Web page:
Fear in east Ukraine's Donetsk as shells hit homes

Donetsk - Tatyana had just stepped out of the small kitchen in her Donetsk flat when an explosion blasted through the windows, shattering all the glass.

Her tiny studio flat complete with a large stuffed dog and a portrait of the Virgin Mary, is on east Ukraine's new frontline as shelling and missile attacks reach deeper into the city centre.

The bloody war between Ukrainian forces and separatist insurgents is seeing shelling and missile attacks on residential areas of the leafy coal-mining city that once had a million inhabitants.

"I was in here, but thank God I had stepped into the bathroom," Tatyana said of the attack on Thursday afternoon.

"There was an explosion, glass was flying. The plates were swept off the table," she recollected.

The gaping windows of her kitchen and living room look onto a belt of dense woodland, from where AFP heard shelling on Friday.

Locals disagreed on who is responsible.

"I doubt that it was the [rebel] Donetsk People's Republic forces," said 51-year-old Tatyana.

"There's too many people on their side in this area, for them to shoot us."


"This is awful... I can't forgive [Ukrainian President Petro] Poroshenko," said Natalya, a middle-aged woman in a stripy T-shirt who runs a local residents' association.

But Lyudmila, a seamstress, said she saw rebels gathering shrapnel and believed they were concealing evidence "so people don't find out where it came from - Russia."

She said she planned to go to "where there is Ukraine, where there is no Donetsk People's Republic, no Lugansk People's Republic, and no terrorism."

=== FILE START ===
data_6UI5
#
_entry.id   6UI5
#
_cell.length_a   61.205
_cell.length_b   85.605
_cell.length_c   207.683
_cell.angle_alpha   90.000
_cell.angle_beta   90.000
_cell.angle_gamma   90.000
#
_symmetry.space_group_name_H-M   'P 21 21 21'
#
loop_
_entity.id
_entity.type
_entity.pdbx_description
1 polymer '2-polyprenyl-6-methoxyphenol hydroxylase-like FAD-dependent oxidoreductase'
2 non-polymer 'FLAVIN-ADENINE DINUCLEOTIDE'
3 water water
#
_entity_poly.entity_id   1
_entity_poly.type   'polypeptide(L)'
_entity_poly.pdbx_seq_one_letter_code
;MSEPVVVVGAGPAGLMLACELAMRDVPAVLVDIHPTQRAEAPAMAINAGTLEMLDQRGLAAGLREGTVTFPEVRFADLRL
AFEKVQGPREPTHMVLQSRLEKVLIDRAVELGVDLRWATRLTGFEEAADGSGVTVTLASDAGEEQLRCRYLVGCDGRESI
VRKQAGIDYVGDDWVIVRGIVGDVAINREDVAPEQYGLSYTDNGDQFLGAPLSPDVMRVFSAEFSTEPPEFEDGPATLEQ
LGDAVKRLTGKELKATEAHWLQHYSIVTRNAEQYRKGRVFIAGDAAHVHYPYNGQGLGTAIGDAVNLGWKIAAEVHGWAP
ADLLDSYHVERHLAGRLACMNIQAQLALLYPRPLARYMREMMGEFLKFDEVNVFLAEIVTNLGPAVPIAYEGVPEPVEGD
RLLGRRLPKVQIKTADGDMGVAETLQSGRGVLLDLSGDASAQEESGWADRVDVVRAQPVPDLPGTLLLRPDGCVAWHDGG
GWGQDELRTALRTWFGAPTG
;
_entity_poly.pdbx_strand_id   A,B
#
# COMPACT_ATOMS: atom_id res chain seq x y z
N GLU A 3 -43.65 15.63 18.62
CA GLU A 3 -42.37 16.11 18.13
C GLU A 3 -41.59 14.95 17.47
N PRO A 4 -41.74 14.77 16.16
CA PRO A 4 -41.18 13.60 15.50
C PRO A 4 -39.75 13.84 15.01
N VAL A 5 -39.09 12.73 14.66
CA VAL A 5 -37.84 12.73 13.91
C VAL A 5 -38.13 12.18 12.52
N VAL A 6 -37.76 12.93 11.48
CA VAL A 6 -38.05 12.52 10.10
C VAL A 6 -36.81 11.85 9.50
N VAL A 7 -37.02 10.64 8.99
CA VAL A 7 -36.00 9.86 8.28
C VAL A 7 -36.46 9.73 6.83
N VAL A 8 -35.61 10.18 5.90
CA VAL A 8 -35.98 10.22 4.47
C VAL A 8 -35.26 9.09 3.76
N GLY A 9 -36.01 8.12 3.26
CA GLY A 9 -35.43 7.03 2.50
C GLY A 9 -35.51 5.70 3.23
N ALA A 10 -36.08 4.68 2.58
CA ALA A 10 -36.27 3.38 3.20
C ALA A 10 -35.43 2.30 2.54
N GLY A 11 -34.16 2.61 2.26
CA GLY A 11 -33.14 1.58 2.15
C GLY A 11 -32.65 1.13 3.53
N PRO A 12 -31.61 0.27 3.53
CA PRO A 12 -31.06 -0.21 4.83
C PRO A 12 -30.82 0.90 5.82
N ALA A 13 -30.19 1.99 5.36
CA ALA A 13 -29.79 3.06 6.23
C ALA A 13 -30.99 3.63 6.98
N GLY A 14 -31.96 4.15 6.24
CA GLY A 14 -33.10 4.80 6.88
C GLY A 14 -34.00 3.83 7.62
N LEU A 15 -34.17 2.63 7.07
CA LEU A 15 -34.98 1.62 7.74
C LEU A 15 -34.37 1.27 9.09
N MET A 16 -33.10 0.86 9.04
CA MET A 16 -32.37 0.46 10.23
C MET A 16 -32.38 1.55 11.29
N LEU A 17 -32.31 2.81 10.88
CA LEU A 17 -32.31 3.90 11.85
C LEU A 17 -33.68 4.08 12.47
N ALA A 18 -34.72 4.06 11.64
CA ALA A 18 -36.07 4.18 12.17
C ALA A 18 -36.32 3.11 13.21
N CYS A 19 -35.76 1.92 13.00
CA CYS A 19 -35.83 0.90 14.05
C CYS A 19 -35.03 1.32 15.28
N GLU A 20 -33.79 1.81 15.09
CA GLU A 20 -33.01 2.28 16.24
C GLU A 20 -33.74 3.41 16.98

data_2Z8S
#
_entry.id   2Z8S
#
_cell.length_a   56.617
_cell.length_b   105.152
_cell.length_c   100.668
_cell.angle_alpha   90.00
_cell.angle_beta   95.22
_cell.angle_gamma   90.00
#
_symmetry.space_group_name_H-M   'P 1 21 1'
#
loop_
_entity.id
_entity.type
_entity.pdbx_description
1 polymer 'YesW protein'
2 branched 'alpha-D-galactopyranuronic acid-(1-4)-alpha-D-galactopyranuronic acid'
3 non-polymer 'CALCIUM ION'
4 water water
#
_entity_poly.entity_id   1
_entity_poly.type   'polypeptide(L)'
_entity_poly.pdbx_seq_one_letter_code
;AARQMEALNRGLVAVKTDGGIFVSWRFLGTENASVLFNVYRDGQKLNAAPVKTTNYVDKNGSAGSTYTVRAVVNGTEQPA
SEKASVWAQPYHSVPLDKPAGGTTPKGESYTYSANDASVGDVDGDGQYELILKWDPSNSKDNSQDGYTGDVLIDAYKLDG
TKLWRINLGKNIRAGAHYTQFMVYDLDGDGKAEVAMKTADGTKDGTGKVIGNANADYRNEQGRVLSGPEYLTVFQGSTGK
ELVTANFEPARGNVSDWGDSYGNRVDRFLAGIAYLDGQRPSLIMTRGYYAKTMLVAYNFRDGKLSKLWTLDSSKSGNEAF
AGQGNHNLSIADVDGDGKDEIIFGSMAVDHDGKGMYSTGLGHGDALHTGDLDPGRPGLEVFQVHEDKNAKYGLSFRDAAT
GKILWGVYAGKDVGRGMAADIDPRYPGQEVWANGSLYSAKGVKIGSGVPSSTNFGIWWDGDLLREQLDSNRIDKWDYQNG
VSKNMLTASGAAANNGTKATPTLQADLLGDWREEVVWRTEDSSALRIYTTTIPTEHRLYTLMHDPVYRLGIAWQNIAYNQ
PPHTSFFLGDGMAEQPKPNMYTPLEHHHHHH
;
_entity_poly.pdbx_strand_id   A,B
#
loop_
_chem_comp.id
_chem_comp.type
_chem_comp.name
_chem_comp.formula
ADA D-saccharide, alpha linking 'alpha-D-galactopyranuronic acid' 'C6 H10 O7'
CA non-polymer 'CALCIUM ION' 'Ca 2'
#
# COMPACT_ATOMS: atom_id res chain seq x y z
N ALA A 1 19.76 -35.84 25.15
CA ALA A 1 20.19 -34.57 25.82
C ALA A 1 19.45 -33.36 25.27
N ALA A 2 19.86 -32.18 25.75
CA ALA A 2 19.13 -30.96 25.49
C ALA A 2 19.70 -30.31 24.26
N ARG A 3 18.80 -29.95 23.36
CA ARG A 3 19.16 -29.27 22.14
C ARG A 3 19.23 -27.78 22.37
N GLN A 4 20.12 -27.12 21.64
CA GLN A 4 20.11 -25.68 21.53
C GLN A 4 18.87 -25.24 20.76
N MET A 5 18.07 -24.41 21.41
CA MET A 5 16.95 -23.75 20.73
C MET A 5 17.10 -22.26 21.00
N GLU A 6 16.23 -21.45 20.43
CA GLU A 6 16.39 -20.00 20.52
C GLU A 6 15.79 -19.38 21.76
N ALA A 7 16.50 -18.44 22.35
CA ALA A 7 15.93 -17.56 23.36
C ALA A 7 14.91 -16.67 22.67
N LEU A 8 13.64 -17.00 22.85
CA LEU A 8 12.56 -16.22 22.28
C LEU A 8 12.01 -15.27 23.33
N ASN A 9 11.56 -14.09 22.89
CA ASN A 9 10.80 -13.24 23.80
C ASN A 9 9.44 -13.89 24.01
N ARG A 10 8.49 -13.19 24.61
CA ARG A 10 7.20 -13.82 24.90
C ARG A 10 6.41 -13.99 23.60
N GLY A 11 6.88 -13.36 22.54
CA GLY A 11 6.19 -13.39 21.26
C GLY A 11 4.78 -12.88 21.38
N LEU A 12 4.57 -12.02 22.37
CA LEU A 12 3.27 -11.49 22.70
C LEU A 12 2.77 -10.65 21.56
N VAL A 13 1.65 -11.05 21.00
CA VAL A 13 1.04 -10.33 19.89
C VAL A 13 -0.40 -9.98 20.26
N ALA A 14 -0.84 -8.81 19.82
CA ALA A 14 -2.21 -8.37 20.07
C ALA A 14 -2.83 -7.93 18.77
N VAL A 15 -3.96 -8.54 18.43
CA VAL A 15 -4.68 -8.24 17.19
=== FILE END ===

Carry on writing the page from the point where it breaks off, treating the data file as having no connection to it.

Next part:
The damage in western Donetsk is widespread and seemingly random, hitting multi-story apartment blocks, schools and detached houses.

In one block of flats, the side wall has a roundish hole clear through to a flat on the eighth floor, surrounded by a charred black stain. Luckily the owners were away, neighbours said.

A young mother living in the area, Natalya, showed AFP a crater and what appeared to be part of a missile, in a kindergarten playground.

The city's mayor's office said three were killed in Thursday's attacks.

The reality of the shelling has pushed many residents to finally flee the city.

"We hate it here, we'll probably go away," said Natalya, a young woman in leggings with plaited hair, who said she and her four-year-old son were thrown against the wall by the force of the blast.

As she spoke, the sound of shelling rang out, sending locals running for cover.

Gaping holes

In an attack reaching into central Donetsk on Thursday afternoon, shelling damaged a hospital that treats those with jaw and facial injuries.

Windows were blown out on all the five floors. A huge hole gaped in one wall and inside, dentist chairs were twisted and tossed around wards and covered with a layer of blackish dust.

"We crawled on all fours with our patients, it was scary," said Anna Kuropatova, a nurse in charge of one of the wards.

A young man died after being dragged into the hospital with a shrapnel injury close to his heart, while three others were wounded, she said.

Kuropatova said her flat is in the frontline zone of Maryinka and for her, the hospital bombardment was the final straw after 26 years working there.

"I am leaving now - for Russia," she said.